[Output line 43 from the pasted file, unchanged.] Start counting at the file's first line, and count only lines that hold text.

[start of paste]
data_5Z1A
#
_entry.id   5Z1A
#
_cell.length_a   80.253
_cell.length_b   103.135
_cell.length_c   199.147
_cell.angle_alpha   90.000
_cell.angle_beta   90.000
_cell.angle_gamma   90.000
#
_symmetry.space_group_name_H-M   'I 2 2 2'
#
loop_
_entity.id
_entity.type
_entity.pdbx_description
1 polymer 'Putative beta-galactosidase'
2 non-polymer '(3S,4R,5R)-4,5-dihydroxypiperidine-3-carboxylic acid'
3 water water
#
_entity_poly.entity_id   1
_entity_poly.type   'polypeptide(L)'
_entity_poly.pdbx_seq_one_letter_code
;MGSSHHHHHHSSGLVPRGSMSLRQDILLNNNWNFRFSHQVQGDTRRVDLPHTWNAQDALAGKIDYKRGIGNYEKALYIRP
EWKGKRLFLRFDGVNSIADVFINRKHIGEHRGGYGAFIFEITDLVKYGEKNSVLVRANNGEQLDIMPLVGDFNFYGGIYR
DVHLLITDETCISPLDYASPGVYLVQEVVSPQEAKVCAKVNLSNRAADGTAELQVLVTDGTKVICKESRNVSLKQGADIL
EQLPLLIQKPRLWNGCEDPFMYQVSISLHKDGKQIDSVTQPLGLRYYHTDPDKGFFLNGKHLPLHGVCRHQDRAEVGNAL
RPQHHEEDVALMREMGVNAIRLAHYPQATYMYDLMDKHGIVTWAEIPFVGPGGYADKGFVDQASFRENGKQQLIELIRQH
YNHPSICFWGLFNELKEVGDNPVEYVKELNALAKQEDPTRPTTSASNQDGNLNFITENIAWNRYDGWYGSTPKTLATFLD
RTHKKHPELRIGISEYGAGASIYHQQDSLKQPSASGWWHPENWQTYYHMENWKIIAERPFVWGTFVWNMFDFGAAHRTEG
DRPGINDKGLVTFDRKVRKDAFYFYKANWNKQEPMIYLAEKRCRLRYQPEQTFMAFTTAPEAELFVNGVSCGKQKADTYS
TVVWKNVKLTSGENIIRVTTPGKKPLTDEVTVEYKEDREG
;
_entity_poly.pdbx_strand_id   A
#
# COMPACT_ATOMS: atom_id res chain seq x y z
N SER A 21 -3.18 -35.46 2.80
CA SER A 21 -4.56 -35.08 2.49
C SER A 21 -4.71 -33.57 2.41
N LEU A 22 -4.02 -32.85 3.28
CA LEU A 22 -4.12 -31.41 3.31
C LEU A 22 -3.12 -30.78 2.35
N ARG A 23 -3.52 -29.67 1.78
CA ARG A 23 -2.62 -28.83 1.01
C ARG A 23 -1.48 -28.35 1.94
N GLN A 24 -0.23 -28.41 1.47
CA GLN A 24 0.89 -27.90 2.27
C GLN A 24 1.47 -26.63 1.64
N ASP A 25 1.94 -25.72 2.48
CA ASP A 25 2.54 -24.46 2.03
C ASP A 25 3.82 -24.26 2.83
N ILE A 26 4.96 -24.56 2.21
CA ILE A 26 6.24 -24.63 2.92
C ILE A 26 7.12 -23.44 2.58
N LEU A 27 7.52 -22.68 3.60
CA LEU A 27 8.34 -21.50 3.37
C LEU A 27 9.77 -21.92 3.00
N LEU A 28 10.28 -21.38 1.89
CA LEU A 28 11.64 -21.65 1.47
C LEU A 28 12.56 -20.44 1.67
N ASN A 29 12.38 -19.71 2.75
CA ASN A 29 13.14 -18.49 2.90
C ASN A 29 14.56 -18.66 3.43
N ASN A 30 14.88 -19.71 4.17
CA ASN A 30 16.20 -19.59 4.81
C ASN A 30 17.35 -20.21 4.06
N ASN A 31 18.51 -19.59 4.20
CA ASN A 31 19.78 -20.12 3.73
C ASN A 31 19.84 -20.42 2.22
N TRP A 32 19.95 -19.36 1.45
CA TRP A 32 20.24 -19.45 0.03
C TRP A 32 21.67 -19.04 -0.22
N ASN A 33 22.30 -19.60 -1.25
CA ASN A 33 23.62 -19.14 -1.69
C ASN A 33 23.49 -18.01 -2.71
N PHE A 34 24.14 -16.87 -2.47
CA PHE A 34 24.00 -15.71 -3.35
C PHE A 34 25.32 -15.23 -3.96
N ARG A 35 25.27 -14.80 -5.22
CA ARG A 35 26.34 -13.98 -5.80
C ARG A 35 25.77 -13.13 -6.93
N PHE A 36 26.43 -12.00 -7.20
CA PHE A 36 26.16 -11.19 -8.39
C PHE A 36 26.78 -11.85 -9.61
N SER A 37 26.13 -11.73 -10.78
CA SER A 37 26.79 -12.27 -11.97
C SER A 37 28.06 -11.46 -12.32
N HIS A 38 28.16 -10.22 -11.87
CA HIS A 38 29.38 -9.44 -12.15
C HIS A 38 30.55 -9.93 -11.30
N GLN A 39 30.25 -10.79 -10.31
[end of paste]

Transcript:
C LEU A 22 -3.12 -30.78 2.35